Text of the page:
Compared to the 5D Mark III's official price of £2999 / $3499, the 6D is something of a bargain at £1799 / $2099, especially as it delivers very similar image quality to its big brother. The only fly in the ointment in terms of price is the Nikon D600, which due to being released earlier now typically undercuts the 6D by a couple of hundred pounds / dollars. Still, the EOS 6D should also drop in price once the novelty has worn off. We'd advise you to choose carefully though if you're pitting the 6D against the D600 - they're quite different cameras in their approach, with the 6D having the edge in low-light performance and the D600 offering a more versatile auto-focusing system. Thanks to both cameras though, full-frame has never been more affordable, and the new Canon EOS 6D is a real contender if you're looking to step-up from a smaller format.

4.5 stars

Ratings (out of 5)
Design 4.5
Features 4
Ease-of-use 4
Image quality 5
Value for money 4.5

Main Rivals

Listed below are some of the rivals of the Canon EOS 6D.

Canon EOS 5D Mark III

The long-awaited Canon EOS 5D Mark III DSLR has finally arrived, boasting improvements to virtually every aspect of its popular predecessor, the breakthrough 5D Mark II. It's cost has also increased significantly, so does the new 5D Mark III offer enough to justify the £2999 / $3499 asking price? Read our detailed Canon EOS 5D Mark III review to find out.

Canon EOS 7D

The Canon EOS 7D is a brand new 18 megapixel DSLR camera, complete with 8fps continuous shooting, high-res 3 inch LCD screen, Live View and Full HD movies. The Canon 7D also features a number of significant improvements to its auto-focusing, metering, viewfinder and flash systems, which all add up to make this one of the best-ever specified EOS cameras. Find out if the Canon EOS 7D can also take great pictures by reading the World's first expert review...

Nikon D600

The Nikon D600 is a new full-frame DSLR camera. Featuring a 24.3 megapixel full-frame sensor, the small, lightweight D600 also offers 1080p HD video, ISO range of 50-25600, a 39-point AF system, 3.2-inch LCD screen and a viewfinder with 100% coverage. Read our in-depth Nikon D600 review now...

Nikon D800

The Nikon D800 is one of the hottest DSLR cameras for 2012. Featuring a remarkable 36 megapixel full-frame sensor, the D800 also offers 1080p HD video, a 3.2-inch LCD screen and a viewfinder with 100% coverage. Read our in-depth Nikon D800 review to find out if it's worth the £2499.00 / $2,999.95 cost of admission.

Sony A77

The Sony A77 is the flagship model in the second generation of Sony's SLT camera range. The A77 offers a 24.3 megapixel sensor, 12fps burst shooting, 1080p Full HD movies, high-resolution OLED viewfinder, 3-inch free-angle LCD, 19-point auto-focus with 11 cross-sensors, built-in GPS and an ISO range of 50-16000. Can it really challenge Nikon and Canon in the discerning prosumer market? Read our detailed Sony A77 review to find out...

Sony A850

The Sony A850 is the most "affordable" full-frame DSLR camera, featuring a 24.6 megapixel sensor, 3 inch LCD screen and an anti-shake function integrated into the body. Retailing for around $1999 / 1999 Euros / £1700, does the Sony A850 have what it takes to compete with its main rivals? Read our in-depth Sony A850 Review to find out...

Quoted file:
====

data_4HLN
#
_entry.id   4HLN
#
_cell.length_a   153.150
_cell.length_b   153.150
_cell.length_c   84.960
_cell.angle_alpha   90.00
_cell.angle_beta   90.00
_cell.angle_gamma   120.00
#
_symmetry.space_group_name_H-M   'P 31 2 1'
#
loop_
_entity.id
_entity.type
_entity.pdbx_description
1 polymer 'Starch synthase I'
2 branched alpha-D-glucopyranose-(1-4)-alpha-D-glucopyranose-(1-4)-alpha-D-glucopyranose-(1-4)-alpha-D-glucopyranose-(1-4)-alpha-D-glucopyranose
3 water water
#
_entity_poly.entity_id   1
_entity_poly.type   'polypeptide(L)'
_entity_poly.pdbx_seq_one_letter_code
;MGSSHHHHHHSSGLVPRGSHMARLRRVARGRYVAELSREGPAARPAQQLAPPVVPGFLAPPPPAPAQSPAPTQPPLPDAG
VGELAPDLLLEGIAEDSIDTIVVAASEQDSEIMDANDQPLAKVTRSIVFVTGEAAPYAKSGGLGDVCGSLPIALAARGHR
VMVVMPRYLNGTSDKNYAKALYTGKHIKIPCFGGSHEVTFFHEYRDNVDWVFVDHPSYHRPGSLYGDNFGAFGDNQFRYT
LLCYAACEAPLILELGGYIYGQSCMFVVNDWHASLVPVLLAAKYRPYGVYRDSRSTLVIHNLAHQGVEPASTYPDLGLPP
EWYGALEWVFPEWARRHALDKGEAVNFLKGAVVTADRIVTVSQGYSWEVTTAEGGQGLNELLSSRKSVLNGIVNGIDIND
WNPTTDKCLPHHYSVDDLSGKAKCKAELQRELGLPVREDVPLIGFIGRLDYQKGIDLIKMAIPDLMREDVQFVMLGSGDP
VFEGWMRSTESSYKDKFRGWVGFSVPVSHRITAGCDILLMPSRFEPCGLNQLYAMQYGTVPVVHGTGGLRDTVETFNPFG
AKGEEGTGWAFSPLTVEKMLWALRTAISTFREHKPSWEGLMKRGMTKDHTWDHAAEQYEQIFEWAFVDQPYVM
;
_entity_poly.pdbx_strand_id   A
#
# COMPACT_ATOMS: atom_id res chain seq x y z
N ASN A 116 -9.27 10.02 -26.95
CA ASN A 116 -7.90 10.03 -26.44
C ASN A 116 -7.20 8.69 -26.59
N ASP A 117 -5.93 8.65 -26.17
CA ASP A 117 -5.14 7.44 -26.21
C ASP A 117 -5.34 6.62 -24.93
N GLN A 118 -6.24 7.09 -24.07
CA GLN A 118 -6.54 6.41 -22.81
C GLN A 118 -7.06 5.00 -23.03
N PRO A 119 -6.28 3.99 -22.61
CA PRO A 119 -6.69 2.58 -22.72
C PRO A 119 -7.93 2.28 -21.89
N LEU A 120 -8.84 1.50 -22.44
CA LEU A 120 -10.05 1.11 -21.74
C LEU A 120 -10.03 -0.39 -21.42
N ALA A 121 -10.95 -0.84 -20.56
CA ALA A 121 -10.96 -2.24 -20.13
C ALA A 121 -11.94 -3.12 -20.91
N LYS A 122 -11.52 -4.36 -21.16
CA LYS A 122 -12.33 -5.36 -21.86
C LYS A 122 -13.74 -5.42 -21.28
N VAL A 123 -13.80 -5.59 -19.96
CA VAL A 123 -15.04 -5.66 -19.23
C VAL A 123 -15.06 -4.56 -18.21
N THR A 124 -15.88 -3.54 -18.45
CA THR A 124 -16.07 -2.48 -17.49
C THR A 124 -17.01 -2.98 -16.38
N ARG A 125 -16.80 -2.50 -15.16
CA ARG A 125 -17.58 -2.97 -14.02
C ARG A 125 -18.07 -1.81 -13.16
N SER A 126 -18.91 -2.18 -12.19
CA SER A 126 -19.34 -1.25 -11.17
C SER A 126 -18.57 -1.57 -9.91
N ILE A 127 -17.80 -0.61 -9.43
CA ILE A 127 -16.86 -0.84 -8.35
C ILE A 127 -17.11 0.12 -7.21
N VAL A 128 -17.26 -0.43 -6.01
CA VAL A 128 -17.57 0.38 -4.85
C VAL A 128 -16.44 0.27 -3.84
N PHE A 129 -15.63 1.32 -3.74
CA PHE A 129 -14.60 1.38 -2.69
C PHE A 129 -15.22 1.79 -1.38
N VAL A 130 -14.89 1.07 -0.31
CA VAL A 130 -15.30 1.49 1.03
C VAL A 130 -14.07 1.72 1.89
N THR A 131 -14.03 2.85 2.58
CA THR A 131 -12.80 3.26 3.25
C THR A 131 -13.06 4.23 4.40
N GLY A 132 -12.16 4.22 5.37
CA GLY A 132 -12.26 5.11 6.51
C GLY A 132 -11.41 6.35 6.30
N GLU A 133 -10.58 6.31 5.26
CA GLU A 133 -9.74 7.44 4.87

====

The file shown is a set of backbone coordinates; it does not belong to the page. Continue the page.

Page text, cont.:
Review Roundup

Reviews of the Canon EOS 6D from around the web. »

In many ways the Canon EOS 6D is the Canon's first true enthusiast level full-frame digital camera. While the Canon EOS 5D Mark III and Canon EOS 1DX also have a full frame sensor, the Canon EOS 6D's design and handling is far closer to that of the APS-C format Canon EOS 60D.
Read the full review » »

The Canon EOS 6D might sound like the dream ticket for full-frame DSLR aspirers. It's the first time that Canon's dipped its toe into the "budget" full-frame pond. But, to be realistic, its £1600 body-only asking price is still more the cash equivalent of a dive than a doggy-paddle.
Read the full review » »

The Canon EOS 6D is the smallest and lightest full frame sensor format Canon DSLR camera ever (as of review time). The image quality benefits of Canon's full frame CMOS sensors are big, while the footprint of the 6D remains small - as does the relative impact on your wallet. The image quality the 6D delivers is impressive.
Read the full review »



Type 36 x 24 mm CMOS
Effective Pixels Approx. 20.2 megapixels
Total Pixels Approx. 20.6 megapixels
Aspect Ratio 3:2
Low-Pass Filter Built-in/Fixed with fluorine coating
Sensor Cleaning EOS integrated cleaning system
Colour Filter Type Primary Colour


Type DIGIC 5+


Lens Mount EF (excludes EF-S lenses)
Focal Length Equivalent to 1.0x the focal length of the lens


Type TTL-CT-SIR with a dedicated CMOS sensor
AF System/ Points 11 points (f/5.6 cross type at centre, extra sensitivity at f/2.8)
AF Working Range EV -3 - 18 (at 23°C & ISO100)
AF Modes AI Focus
One Shot
AI Servo
AF Point Selection Automatic selection
Manual selection
AF points can be selected separately for vertical and horizontal shooting
Selected AF Point Display Superimposed in viewfinder and indicated on top LCD panel and Quick Control screen
AF Lock Locked when shutter button is pressed half way in One Shot AF mode or AF-ON button is pressed.
AF Assist Beam Emitted by an optional dedicated Speedlite
Manual Focus Selected on lens